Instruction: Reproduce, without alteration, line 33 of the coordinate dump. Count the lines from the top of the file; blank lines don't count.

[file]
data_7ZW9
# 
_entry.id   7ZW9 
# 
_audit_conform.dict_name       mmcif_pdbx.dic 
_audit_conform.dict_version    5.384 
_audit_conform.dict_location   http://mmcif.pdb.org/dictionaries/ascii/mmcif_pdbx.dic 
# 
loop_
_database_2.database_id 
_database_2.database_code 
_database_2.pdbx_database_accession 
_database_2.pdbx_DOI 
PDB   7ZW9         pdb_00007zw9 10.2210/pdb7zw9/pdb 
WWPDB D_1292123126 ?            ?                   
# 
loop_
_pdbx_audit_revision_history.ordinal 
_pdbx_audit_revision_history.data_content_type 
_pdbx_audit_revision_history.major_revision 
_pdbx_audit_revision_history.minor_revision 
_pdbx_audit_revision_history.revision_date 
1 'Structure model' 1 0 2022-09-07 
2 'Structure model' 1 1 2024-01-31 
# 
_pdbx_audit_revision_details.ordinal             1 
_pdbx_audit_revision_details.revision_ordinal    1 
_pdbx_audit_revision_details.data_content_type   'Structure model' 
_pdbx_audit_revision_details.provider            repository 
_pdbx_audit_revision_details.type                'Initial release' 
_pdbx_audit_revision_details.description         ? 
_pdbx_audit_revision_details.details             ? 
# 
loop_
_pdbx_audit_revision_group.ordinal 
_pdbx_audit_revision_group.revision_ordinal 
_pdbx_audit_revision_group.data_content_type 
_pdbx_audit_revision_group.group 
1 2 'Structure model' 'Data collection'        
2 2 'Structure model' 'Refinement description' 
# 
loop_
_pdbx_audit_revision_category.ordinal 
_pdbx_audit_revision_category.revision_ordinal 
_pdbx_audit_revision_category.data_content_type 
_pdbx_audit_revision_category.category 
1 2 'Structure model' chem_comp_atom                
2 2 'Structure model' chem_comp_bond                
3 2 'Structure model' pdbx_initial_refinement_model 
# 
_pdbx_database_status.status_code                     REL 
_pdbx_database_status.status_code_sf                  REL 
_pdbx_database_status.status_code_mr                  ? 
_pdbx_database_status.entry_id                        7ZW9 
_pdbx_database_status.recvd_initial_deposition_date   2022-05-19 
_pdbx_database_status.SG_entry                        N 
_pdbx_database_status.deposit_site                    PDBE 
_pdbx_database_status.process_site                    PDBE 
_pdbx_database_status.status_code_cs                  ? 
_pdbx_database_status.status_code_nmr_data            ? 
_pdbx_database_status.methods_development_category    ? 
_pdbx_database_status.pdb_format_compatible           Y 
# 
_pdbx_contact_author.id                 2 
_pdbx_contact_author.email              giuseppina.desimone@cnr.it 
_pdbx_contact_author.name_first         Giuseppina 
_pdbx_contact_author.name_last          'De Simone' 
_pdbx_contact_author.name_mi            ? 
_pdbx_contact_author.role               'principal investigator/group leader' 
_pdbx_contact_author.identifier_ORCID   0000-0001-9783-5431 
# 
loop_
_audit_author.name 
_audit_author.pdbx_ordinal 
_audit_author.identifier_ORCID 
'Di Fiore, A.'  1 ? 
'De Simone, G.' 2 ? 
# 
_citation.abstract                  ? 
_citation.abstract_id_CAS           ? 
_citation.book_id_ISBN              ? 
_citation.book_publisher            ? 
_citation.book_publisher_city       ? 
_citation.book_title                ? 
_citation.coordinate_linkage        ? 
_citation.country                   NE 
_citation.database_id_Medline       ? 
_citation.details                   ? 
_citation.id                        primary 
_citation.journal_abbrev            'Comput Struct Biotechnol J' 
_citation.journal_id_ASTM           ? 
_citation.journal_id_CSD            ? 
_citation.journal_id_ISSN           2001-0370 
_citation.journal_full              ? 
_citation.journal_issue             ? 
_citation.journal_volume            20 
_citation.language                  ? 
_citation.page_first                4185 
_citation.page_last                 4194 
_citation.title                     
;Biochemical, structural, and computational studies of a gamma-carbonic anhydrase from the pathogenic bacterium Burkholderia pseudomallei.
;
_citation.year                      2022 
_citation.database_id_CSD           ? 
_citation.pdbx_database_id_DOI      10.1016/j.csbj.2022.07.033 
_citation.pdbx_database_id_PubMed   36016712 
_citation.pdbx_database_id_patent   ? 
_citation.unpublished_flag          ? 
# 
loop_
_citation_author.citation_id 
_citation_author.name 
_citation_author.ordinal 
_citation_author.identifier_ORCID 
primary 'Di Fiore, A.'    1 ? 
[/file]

# 